[T]he United States must employ its soft power to persuade African nations to work with it. The time to do so is now, before China’s inroads in African states become insurmountable. If the United States is to secure its resource needs from Africa in the future, it must be prepared to employ all elements of hard and soft power to meet the demands of future proxy conflict on the continent.
This passage comes from the Recommendations at the end of the paper Bipolarity, Proxy Wars, and the Rise of China (PDF) by Mark O. Yeisley, Lieutenant Colonel, USAF published in Strategic Studies Quarterly. The paper lays out the expectation of increasing proxy war in Africa. He anticipates decades of proxy wars with China on the African continent, using African soldiers, over African resources.
… proxy conflicts are those in which great-power hostilities are expressed through client states rather than between great powers themselves. These proxy conflicts occur between nations that disagree over specific issues but do not wish to engage in direct conflict …
From an earlier discussion comes this definition of proxy war:
Within the military realm, the terms proxy and surrogate are largely interchangeable. … a surrogate force is defined as an organization that serves the needs or interests of a secondary actor—the sponsor—by employing military power in place of the sponsor’s own forces. Implicit within this definition is the requirement for the sponsor to fund, equip, train, or otherwise support the surrogate. (Discussed in Obama’s African Rifles – Partners/Surrogates/Proxies)
In his paper Lt. Col Yeisley describes how the Soviet US bipolar power balance led to proxy war on many continents from the end of WWII until the 1990s. He points out that China is the most likely threat to current American global hegemony, and suggests that proxy wars over resources in Africa are a likely future scenario. He points out that any of the BRIC, Brazil, Russia, India, and China, states may become great powers, but China is in the lead on that road at present.
He does not discuss the fact that the new wave of proxy wars in Africa have already begun, with Libya and Somalia being two of the most obvious current examples. These wars are partly maneuvering against China, but are also simply using and exacerbating conflicts to manipulate countries for the use of their resources.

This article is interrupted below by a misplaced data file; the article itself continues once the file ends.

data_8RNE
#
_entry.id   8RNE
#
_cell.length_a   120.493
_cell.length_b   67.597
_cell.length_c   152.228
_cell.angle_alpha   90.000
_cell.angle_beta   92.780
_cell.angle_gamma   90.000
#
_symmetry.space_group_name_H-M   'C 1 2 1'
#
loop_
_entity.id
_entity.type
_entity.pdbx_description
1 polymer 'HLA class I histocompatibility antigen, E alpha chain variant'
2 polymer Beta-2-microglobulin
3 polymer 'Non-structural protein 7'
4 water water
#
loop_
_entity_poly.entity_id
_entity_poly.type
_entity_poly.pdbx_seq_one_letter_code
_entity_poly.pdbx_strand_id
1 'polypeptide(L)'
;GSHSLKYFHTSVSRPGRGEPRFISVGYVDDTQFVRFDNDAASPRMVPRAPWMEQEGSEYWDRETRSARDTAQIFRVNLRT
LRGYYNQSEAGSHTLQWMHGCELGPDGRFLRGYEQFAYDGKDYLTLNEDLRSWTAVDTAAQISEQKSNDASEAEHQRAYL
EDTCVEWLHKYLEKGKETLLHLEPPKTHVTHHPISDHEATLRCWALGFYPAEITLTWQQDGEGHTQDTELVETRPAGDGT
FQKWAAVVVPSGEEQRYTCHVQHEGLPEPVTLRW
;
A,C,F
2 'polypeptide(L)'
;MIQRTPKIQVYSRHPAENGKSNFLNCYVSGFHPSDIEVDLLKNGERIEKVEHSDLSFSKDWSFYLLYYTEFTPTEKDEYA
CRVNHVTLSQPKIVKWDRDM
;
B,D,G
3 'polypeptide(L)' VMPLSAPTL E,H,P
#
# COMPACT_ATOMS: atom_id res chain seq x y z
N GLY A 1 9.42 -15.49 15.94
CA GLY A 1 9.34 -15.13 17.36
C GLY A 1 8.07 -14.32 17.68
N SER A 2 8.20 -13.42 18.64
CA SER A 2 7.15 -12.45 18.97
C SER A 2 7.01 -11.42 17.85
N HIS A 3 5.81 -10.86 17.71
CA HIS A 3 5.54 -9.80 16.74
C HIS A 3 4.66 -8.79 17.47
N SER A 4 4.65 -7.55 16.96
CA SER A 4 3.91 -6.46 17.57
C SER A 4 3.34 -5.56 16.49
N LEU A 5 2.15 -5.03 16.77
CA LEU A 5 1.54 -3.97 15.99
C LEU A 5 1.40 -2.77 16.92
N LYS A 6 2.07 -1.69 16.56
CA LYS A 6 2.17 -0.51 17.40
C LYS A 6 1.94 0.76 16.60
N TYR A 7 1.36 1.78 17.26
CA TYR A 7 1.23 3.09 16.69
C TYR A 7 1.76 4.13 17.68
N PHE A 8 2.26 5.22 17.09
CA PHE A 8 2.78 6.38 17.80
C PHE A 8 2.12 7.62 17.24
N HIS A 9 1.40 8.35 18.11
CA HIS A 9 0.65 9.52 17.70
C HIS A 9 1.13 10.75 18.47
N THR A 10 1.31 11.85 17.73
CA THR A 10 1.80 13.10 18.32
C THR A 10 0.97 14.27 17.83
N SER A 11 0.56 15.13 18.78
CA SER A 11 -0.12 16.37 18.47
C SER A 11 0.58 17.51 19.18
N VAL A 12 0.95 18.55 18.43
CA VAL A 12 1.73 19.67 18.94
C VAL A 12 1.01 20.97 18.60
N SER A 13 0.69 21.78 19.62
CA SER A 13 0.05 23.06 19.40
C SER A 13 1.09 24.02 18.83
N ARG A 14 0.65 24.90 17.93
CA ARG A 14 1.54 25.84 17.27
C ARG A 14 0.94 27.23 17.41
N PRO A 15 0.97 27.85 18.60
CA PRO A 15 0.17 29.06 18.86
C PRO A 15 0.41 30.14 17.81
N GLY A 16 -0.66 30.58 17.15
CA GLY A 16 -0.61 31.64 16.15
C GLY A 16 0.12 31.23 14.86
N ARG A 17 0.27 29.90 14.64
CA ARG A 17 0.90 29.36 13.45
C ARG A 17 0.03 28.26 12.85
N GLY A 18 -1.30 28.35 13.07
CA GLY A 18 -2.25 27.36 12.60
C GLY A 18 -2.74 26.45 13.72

The most likely challenger to US hegemony to emerge, at least in the foreseeable future, is China. Only China is close to possessing sufficient economic might leveraged into military spending and growth to soon rival the United States. It may well become the second great-power state in a new bipolar international regime.
… While direct conflict is indeed a possibility, it remains remote. A more likely outcome is subnational conflict as the United States and China engage in proxy wars over resource access in Africa. These conflicts will place great demands on all US instruments of power as involvement in foreign internal defense, particularly counterinsurgency operations in Africa, trends upward. Bipolarity and renewed proxy conflict will require rethinking of long-term national and military strategies now focused primarily on large-scale interstate wars. This will impact defense acquisition and military doctrine as US strategic focus shifts from conventional conflict to more low-end operations.
Yeisley describes how the Cold War:
… increased the incidence of subnational proxy conflict via two complementary mechanisms. It provided the superpowers a means to achieve geostrategic goals without the risk of nuclear war while also providing groups within client states the means to achieve their goals, through violence if necessary.
What it means is that other people fight and die, real fighting, real death, so that the manipulating powers can compete and acquire without suffering at home.
Yeisley also discusses:
Why did the United States and the USSR engage in Cold War proxy conflict? Realists of the period warned against doing so—involvement in
third-world conflicts was detrimental to US interests and did not enhance the all-important balance of power.
… impressions of power were just as important as military equality; this resulted in strategies that depended on perceptions of a balance of power as much as the balance itself. Thus, US policy treated any Soviet gains as a threat that had to be countered in a zero-sum realpolitik game.